Trump again defends ‘looting starts’ tweet by saying he first heard it from controversial Mayor Frank Rizzo

Mr Rizzo had a history of police brutality and racism in Philadelphia

Danielle Zoellner
Friday 12 June 2020 20:25
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Harris Faulkner explains to Trump what 'when the looting starts the shooting starts' means

Donald Trump again defended his “when the looting starts, the shooting starts” tweet by saying he first heard the phrase from former Philadelphia Mayor Frank Rizzo, a man with a controversial history of police brutality and racism.

The tweet, amid the George Floyd protests, became one of Mr Trump’s most controversial to-date with critics suggesting that the president was pushing for a violent reaction to protesters. Twitter flagged the tweet as glorifying violence, a move that angered Mr Trump.

In an interview with Fox News aired on Friday, the president was asked about the tweet and if he understood the quote's controversial past.

“You look at me, and I’m Harris on TV, but I’m a black woman. I’m a mom,” Fox News host Harris Faulkner told Mr Trump. “You’ve talked about it, but we haven’t seen you come out and be that consoler in this instance ... Why those words?"

“So, that’s an expression I’ve heard over the years,” Mr Trump said, and Ms Faulkner then asked if the president knew where the phrase first originated.

“I think Philadelphia,” he responded. “The mayor of Philadelphia.”

“No,” Ms Harris said, correcting the president. “It comes from 1967.”

Miami police commissioner Walter Headley made the remark when speaking to the press in 1967 adding that, “We don’t mind being accused of police brutality” at a time when there was unrest within the black neighbourhoods in the city.

The Fox News host pressed the president about using the incendiary language, saying that it “frightened a lot of people".

But the president stood by his Twitter comments and said that he first heard it from Frank Rizzo, who was police commissioner in Philadelphia before serving two terms as mayor.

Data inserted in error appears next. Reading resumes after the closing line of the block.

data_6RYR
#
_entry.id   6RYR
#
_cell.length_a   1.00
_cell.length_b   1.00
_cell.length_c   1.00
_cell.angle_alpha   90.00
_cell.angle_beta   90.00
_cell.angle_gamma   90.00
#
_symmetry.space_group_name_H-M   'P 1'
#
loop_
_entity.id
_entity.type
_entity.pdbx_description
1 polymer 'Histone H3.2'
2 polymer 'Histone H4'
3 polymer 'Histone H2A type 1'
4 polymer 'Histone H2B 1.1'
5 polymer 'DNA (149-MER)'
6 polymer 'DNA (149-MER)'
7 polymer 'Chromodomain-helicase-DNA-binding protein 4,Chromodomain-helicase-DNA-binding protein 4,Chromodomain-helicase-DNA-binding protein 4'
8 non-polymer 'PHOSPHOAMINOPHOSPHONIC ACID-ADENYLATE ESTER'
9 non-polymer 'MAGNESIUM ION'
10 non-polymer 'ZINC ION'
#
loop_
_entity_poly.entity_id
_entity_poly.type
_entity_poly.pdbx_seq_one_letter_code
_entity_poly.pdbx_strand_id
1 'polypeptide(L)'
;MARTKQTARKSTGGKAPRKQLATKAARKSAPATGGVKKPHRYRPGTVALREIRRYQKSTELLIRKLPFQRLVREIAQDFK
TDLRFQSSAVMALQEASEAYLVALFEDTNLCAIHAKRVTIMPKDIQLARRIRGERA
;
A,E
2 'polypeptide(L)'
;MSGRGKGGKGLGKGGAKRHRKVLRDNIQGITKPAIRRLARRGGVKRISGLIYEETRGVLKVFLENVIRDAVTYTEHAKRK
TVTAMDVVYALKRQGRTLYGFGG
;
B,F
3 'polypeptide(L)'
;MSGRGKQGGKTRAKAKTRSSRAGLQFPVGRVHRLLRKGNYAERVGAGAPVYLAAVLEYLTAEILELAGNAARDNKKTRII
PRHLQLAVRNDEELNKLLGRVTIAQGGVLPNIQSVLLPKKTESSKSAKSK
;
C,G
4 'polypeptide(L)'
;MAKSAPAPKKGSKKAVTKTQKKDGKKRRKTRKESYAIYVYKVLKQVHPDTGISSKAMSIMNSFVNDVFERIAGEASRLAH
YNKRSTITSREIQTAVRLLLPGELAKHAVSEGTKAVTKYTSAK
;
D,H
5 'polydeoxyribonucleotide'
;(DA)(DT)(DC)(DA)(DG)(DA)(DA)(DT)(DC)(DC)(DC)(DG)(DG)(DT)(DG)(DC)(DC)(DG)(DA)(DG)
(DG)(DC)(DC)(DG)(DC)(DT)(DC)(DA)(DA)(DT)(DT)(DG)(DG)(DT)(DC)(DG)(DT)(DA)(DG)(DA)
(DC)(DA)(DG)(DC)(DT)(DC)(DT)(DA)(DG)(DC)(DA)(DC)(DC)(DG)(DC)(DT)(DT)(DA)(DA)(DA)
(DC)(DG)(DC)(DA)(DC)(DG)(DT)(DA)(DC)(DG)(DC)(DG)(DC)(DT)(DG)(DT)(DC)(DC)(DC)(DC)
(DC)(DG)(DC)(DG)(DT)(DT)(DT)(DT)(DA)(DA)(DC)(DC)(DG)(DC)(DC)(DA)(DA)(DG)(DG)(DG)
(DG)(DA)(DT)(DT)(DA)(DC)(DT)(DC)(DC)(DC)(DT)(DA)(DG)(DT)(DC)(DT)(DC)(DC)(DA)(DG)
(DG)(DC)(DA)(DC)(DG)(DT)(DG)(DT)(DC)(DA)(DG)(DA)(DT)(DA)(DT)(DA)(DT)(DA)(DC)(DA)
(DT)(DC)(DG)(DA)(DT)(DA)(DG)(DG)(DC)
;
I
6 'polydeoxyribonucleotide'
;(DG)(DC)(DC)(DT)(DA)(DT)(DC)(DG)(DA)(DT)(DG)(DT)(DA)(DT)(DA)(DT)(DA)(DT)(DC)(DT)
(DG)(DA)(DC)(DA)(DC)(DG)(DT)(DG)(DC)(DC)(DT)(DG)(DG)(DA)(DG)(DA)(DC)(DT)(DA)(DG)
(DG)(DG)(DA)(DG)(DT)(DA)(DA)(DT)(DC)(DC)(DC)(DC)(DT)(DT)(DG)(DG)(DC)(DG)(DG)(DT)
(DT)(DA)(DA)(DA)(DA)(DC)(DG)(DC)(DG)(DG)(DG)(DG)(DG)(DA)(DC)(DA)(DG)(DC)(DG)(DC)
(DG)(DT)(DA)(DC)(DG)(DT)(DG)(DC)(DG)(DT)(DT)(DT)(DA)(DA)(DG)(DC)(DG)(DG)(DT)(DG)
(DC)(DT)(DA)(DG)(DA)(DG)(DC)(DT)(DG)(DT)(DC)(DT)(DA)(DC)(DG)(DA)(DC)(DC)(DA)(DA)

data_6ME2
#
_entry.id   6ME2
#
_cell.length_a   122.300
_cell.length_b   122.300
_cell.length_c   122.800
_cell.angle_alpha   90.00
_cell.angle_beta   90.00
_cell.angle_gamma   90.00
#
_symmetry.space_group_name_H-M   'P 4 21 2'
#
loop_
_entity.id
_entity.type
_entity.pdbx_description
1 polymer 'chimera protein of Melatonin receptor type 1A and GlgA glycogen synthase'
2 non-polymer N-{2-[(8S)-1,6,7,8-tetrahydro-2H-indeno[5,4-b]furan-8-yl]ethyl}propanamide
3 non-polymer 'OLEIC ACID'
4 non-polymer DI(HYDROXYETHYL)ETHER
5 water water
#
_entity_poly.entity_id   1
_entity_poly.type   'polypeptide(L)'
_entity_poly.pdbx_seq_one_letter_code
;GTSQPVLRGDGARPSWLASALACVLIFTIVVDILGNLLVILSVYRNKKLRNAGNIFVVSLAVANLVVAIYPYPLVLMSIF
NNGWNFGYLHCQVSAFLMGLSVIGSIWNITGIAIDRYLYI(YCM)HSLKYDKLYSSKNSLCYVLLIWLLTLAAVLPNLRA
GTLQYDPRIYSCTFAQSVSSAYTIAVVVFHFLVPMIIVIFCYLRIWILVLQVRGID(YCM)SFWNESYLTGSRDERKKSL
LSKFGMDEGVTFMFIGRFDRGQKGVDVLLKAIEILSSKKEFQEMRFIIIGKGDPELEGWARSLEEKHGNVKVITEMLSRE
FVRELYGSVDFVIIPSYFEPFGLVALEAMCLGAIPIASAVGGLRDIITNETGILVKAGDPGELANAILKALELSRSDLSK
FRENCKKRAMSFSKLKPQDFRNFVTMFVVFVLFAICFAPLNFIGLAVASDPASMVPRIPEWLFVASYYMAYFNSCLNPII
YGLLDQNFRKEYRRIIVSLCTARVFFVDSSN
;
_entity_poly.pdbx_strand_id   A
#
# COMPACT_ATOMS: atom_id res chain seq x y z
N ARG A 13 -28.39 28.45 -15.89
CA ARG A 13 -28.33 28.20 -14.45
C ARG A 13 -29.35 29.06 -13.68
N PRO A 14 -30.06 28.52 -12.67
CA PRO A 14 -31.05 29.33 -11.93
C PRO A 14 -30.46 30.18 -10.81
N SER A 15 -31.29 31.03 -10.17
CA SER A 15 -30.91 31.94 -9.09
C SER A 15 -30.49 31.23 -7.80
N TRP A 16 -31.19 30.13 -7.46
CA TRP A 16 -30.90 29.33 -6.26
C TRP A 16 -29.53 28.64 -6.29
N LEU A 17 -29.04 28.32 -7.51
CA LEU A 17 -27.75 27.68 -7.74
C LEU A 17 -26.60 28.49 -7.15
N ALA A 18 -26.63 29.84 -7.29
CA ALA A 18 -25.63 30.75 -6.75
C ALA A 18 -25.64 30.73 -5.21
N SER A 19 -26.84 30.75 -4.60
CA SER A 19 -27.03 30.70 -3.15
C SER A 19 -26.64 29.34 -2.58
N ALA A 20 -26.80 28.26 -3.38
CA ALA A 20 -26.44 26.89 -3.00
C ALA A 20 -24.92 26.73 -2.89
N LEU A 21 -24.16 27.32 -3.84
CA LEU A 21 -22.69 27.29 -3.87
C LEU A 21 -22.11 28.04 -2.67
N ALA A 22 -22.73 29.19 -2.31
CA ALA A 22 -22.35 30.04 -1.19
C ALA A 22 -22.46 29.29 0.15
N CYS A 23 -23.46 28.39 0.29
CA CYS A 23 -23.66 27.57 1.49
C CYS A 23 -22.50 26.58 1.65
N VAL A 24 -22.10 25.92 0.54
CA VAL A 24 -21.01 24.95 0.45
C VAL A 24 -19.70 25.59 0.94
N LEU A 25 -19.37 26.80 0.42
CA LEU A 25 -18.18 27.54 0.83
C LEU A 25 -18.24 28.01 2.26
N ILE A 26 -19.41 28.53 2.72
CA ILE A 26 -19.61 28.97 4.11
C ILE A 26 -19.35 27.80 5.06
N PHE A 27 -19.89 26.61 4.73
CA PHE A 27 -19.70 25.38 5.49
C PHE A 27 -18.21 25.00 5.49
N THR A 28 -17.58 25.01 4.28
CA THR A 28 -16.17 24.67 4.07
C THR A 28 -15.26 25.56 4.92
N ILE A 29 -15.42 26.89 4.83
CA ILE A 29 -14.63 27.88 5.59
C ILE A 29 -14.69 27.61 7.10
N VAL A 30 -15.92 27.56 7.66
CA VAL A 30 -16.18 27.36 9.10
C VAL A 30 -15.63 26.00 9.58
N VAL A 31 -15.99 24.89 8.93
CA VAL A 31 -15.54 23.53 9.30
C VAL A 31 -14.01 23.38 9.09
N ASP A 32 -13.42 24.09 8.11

“He had an expression like that,” Mr Trump said, calling Mr Rizzo “tough”. “But I’ve heard it many times. ... I think it’s been used many times.”

Mr Rizzo, who died in 1991, was known for being a strong opponent of the desegregation of schools. He also urged constituents to “Vote White” when running for a third term and prevented the construction of public housing in majority-white neighbourhoods.

“Just wait after November, you’ll have a front row seat because I’m going to make Attila the Hun look like a f*****,” he said about his enemies during a 1975 re-election bid.

A 2,000-pound statue was erected in front of city hall in 1999 in honour of the mayor, but the statue was taken down last week by local officials because of Mr Rizzo’s controversial history.

“The continued display of the statue has understandably enraged and hurt many Philadelphians, including those protesting the heinous murders of George Floyd and too many others. I have seen and heard their anguish. This statue now no longer stands in front of a building that serves all Philadelphians,” Mayor Jim Kenney said last week.

Mr Trump defended his “looting” tweet by saying the phrase can have multiple meanings.

“It means two things, very different things,” he said. “One is, if there’s looting, there’s probably going to be shooting, and that’s not as a threat, that’s really just a fact, because that’s what happens. And the other is, if there’s looting, there’s going to be shooting. They’re very different meanings.”

In tweets previously addressing the quote, Mr Trump said: “Looting leads to shooting ... It was spoken as a fact, not as a statement.”

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